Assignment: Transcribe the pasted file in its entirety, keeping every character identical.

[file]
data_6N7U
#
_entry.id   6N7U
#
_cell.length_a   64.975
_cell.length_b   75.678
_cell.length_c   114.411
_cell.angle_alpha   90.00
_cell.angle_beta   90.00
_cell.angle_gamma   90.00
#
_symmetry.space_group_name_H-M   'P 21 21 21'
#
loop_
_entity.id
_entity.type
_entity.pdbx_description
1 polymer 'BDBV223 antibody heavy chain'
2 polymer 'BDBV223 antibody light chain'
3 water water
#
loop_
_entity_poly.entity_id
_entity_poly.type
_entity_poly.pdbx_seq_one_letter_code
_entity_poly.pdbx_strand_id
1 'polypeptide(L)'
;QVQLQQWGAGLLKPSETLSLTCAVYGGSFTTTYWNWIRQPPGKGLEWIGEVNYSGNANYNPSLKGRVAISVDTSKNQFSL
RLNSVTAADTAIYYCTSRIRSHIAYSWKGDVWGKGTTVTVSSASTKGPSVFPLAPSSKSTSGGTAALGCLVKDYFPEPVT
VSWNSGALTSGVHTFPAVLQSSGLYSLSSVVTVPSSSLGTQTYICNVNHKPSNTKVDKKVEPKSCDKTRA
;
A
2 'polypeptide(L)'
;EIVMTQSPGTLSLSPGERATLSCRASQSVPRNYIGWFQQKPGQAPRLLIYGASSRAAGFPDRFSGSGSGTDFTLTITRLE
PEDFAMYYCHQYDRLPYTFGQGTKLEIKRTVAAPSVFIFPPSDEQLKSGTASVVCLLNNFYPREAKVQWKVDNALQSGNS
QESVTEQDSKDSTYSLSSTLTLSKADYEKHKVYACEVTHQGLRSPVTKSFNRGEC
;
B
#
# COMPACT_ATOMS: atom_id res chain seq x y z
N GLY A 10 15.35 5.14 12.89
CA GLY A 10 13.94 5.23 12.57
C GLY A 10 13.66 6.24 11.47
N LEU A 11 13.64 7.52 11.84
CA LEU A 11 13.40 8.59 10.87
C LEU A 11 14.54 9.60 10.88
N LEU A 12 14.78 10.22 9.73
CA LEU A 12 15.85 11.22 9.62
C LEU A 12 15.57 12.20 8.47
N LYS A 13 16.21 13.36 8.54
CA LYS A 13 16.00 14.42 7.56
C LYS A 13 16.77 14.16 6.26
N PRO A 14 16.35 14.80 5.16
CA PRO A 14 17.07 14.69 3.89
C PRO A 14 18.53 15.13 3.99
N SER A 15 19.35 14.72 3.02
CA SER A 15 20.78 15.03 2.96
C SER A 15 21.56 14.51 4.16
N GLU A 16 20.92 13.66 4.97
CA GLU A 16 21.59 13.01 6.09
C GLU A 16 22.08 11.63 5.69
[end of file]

data_6N7U
#
_entry.id   6N7U
#
_cell.length_a   64.975
_cell.length_b   75.678
_cell.length_c   114.411
_cell.angle_alpha   90.00
_cell.angle_beta   90.00
_cell.angle_gamma   90.00
#
_symmetry.space_group_name_H-M   'P 21 21 21'
#
loop_
_entity.id
_entity.type
_entity.pdbx_description
1 polymer 'BDBV223 antibody heavy chain'
2 polymer 'BDBV223 antibody light chain'
3 water water
#
loop_
_entity_poly.entity_id
_entity_poly.type
_entity_poly.pdbx_seq_one_letter_code
_entity_poly.pdbx_strand_id
1 'polypeptide(L)'
;QVQLQQWGAGLLKPSETLSLTCAVYGGSFTTTYWNWIRQPPGKGLEWIGEVNYSGNANYNPSLKGRVAISVDTSKNQFSL
RLNSVTAADTAIYYCTSRIRSHIAYSWKGDVWGKGTTVTVSSASTKGPSVFPLAPSSKSTSGGTAALGCLVKDYFPEPVT
VSWNSGALTSGVHTFPAVLQSSGLYSLSSVVTVPSSSLGTQTYICNVNHKPSNTKVDKKVEPKSCDKTRA
;
A
2 'polypeptide(L)'
;EIVMTQSPGTLSLSPGERATLSCRASQSVPRNYIGWFQQKPGQAPRLLIYGASSRAAGFPDRFSGSGSGTDFTLTITRLE
PEDFAMYYCHQYDRLPYTFGQGTKLEIKRTVAAPSVFIFPPSDEQLKSGTASVVCLLNNFYPREAKVQWKVDNALQSGNS
QESVTEQDSKDSTYSLSSTLTLSKADYEKHKVYACEVTHQGLRSPVTKSFNRGEC
;
B
#
# COMPACT_ATOMS: atom_id res chain seq x y z
N GLY A 10 15.35 5.14 12.89
CA GLY A 10 13.94 5.23 12.57
C GLY A 10 13.66 6.24 11.47
N LEU A 11 13.64 7.52 11.84
CA LEU A 11 13.40 8.59 10.87
C LEU A 11 14.54 9.60 10.88
N LEU A 12 14.78 10.22 9.73
CA LEU A 12 15.85 11.22 9.62
C LEU A 12 15.57 12.20 8.47
N LYS A 13 16.21 13.36 8.54
CA LYS A 13 16.00 14.42 7.56
C LYS A 13 16.77 14.16 6.26
N PRO A 14 16.35 14.80 5.16
CA PRO A 14 17.07 14.69 3.89
C PRO A 14 18.53 15.13 3.99
N SER A 15 19.35 14.72 3.02
CA SER A 15 20.78 15.03 2.96
C SER A 15 21.56 14.51 4.16
N GLU A 16 20.92 13.66 4.97
CA GLU A 16 21.59 13.01 6.09
C GLU A 16 22.08 11.63 5.69